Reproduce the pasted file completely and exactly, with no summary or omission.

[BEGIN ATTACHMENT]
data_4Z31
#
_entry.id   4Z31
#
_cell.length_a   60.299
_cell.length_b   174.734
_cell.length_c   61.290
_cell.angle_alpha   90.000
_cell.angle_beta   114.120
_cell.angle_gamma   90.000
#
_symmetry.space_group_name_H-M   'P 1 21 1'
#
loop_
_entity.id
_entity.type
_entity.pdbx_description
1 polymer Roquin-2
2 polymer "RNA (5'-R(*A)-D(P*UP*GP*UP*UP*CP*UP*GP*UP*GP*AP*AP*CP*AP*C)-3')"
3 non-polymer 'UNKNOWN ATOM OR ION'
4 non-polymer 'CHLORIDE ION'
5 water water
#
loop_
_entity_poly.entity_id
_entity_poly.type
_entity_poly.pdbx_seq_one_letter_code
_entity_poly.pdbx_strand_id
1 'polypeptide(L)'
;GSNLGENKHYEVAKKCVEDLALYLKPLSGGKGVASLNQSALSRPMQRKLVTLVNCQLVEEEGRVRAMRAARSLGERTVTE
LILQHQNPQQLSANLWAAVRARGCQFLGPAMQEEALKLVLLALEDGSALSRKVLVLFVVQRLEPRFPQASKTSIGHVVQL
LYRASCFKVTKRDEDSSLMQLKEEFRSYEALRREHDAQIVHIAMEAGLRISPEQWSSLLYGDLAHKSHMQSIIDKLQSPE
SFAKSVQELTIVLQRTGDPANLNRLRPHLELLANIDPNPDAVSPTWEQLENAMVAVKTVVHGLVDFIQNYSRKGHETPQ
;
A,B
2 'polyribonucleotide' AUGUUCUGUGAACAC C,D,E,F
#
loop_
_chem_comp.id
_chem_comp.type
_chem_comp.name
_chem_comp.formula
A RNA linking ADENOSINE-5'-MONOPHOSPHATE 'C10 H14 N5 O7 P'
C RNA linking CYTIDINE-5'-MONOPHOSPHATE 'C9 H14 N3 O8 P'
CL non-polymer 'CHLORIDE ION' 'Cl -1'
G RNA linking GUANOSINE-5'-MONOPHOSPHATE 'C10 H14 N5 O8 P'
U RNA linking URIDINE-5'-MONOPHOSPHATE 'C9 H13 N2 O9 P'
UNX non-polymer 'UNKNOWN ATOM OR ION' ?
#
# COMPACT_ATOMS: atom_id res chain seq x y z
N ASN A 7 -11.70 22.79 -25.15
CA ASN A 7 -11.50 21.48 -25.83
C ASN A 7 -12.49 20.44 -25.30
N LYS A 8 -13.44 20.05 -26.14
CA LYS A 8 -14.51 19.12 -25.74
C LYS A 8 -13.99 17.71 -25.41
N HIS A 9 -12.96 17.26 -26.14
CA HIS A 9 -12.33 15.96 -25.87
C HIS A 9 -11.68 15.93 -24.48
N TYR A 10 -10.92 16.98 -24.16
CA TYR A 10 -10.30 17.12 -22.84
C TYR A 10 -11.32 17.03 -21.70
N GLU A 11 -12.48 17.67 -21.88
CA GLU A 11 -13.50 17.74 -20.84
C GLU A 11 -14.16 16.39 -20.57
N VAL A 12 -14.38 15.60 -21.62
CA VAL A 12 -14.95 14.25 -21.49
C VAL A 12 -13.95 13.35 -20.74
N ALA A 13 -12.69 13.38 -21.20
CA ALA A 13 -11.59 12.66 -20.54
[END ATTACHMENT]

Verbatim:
data_4Z31
#
_entry.id   4Z31
#
_cell.length_a   60.299
_cell.length_b   174.734
_cell.length_c   61.290
_cell.angle_alpha   90.000
_cell.angle_beta   114.120
_cell.angle_gamma   90.000
#
_symmetry.space_group_name_H-M   'P 1 21 1'
#
loop_
_entity.id
_entity.type
_entity.pdbx_description
1 polymer Roquin-2
2 polymer "RNA (5'-R(*A)-D(P*UP*GP*UP*UP*CP*UP*GP*UP*GP*AP*AP*CP*AP*C)-3')"
3 non-polymer 'UNKNOWN ATOM OR ION'
4 non-polymer 'CHLORIDE ION'
5 water water
#
loop_
_entity_poly.entity_id
_entity_poly.type
_entity_poly.pdbx_seq_one_letter_code
_entity_poly.pdbx_strand_id
1 'polypeptide(L)'
;GSNLGENKHYEVAKKCVEDLALYLKPLSGGKGVASLNQSALSRPMQRKLVTLVNCQLVEEEGRVRAMRAARSLGERTVTE
LILQHQNPQQLSANLWAAVRARGCQFLGPAMQEEALKLVLLALEDGSALSRKVLVLFVVQRLEPRFPQASKTSIGHVVQL
LYRASCFKVTKRDEDSSLMQLKEEFRSYEALRREHDAQIVHIAMEAGLRISPEQWSSLLYGDLAHKSHMQSIIDKLQSPE
SFAKSVQELTIVLQRTGDPANLNRLRPHLELLANIDPNPDAVSPTWEQLENAMVAVKTVVHGLVDFIQNYSRKGHETPQ
;
A,B
2 'polyribonucleotide' AUGUUCUGUGAACAC C,D,E,F
#
loop_
_chem_comp.id
_chem_comp.type
_chem_comp.name
_chem_comp.formula
A RNA linking ADENOSINE-5'-MONOPHOSPHATE 'C10 H14 N5 O7 P'
C RNA linking CYTIDINE-5'-MONOPHOSPHATE 'C9 H14 N3 O8 P'
CL non-polymer 'CHLORIDE ION' 'Cl -1'
G RNA linking GUANOSINE-5'-MONOPHOSPHATE 'C10 H14 N5 O8 P'
U RNA linking URIDINE-5'-MONOPHOSPHATE 'C9 H13 N2 O9 P'
UNX non-polymer 'UNKNOWN ATOM OR ION' ?
#
# COMPACT_ATOMS: atom_id res chain seq x y z
N ASN A 7 -11.70 22.79 -25.15
CA ASN A 7 -11.50 21.48 -25.83
C ASN A 7 -12.49 20.44 -25.30
N LYS A 8 -13.44 20.05 -26.14
CA LYS A 8 -14.51 19.12 -25.74
C LYS A 8 -13.99 17.71 -25.41
N HIS A 9 -12.96 17.26 -26.14
CA HIS A 9 -12.33 15.96 -25.87
C HIS A 9 -11.68 15.93 -24.48
N TYR A 10 -10.92 16.98 -24.16
CA TYR A 10 -10.30 17.12 -22.84
C TYR A 10 -11.32 17.03 -21.70
N GLU A 11 -12.48 17.67 -21.88
CA GLU A 11 -13.50 17.74 -20.84
C GLU A 11 -14.16 16.39 -20.57
N VAL A 12 -14.38 15.60 -21.62
CA VAL A 12 -14.95 14.25 -21.49
C VAL A 12 -13.95 13.35 -20.74
N ALA A 13 -12.69 13.38 -21.20
CA ALA A 13 -11.59 12.66 -20.54